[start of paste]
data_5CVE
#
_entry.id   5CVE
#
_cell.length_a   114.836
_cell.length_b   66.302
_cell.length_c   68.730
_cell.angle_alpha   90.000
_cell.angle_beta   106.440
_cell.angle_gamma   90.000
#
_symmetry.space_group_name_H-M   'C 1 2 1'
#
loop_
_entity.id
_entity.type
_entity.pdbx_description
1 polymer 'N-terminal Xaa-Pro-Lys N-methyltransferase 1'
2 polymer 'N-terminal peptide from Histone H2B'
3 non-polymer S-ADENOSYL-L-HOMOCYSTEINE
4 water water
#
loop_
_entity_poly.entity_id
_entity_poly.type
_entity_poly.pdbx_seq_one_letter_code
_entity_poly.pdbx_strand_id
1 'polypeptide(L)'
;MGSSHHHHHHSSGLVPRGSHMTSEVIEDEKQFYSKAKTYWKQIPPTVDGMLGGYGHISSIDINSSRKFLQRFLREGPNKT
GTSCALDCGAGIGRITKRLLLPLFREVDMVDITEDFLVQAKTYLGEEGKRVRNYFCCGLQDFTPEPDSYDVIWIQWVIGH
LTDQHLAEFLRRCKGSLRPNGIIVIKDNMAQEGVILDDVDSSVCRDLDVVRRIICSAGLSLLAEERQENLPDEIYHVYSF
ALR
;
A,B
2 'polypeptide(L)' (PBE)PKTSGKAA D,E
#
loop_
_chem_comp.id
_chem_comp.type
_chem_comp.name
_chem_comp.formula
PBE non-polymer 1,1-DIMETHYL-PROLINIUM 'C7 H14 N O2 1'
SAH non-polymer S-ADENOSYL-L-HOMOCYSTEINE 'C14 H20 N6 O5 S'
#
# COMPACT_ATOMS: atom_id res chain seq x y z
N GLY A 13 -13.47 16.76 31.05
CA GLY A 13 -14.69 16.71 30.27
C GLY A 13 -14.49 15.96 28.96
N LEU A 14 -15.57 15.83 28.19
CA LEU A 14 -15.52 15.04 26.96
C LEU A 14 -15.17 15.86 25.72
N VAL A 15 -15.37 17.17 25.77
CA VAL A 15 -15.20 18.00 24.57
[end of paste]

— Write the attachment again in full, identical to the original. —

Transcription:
data_5CVE
#
_entry.id   5CVE
#
_cell.length_a   114.836
_cell.length_b   66.302
_cell.length_c   68.730
_cell.angle_alpha   90.000
_cell.angle_beta   106.440
_cell.angle_gamma   90.000
#
_symmetry.space_group_name_H-M   'C 1 2 1'
#
loop_
_entity.id
_entity.type
_entity.pdbx_description
1 polymer 'N-terminal Xaa-Pro-Lys N-methyltransferase 1'
2 polymer 'N-terminal peptide from Histone H2B'
3 non-polymer S-ADENOSYL-L-HOMOCYSTEINE
4 water water
#
loop_
_entity_poly.entity_id
_entity_poly.type
_entity_poly.pdbx_seq_one_letter_code
_entity_poly.pdbx_strand_id
1 'polypeptide(L)'
;MGSSHHHHHHSSGLVPRGSHMTSEVIEDEKQFYSKAKTYWKQIPPTVDGMLGGYGHISSIDINSSRKFLQRFLREGPNKT
GTSCALDCGAGIGRITKRLLLPLFREVDMVDITEDFLVQAKTYLGEEGKRVRNYFCCGLQDFTPEPDSYDVIWIQWVIGH
LTDQHLAEFLRRCKGSLRPNGIIVIKDNMAQEGVILDDVDSSVCRDLDVVRRIICSAGLSLLAEERQENLPDEIYHVYSF
ALR
;
A,B
2 'polypeptide(L)' (PBE)PKTSGKAA D,E
#
loop_
_chem_comp.id
_chem_comp.type
_chem_comp.name
_chem_comp.formula
PBE non-polymer 1,1-DIMETHYL-PROLINIUM 'C7 H14 N O2 1'
SAH non-polymer S-ADENOSYL-L-HOMOCYSTEINE 'C14 H20 N6 O5 S'
#
# COMPACT_ATOMS: atom_id res chain seq x y z
N GLY A 13 -13.47 16.76 31.05
CA GLY A 13 -14.69 16.71 30.27
C GLY A 13 -14.49 15.96 28.96
N LEU A 14 -15.57 15.83 28.19
CA LEU A 14 -15.52 15.04 26.96
C LEU A 14 -15.17 15.86 25.72
N VAL A 15 -15.37 17.17 25.77
CA VAL A 15 -15.20 18.00 24.57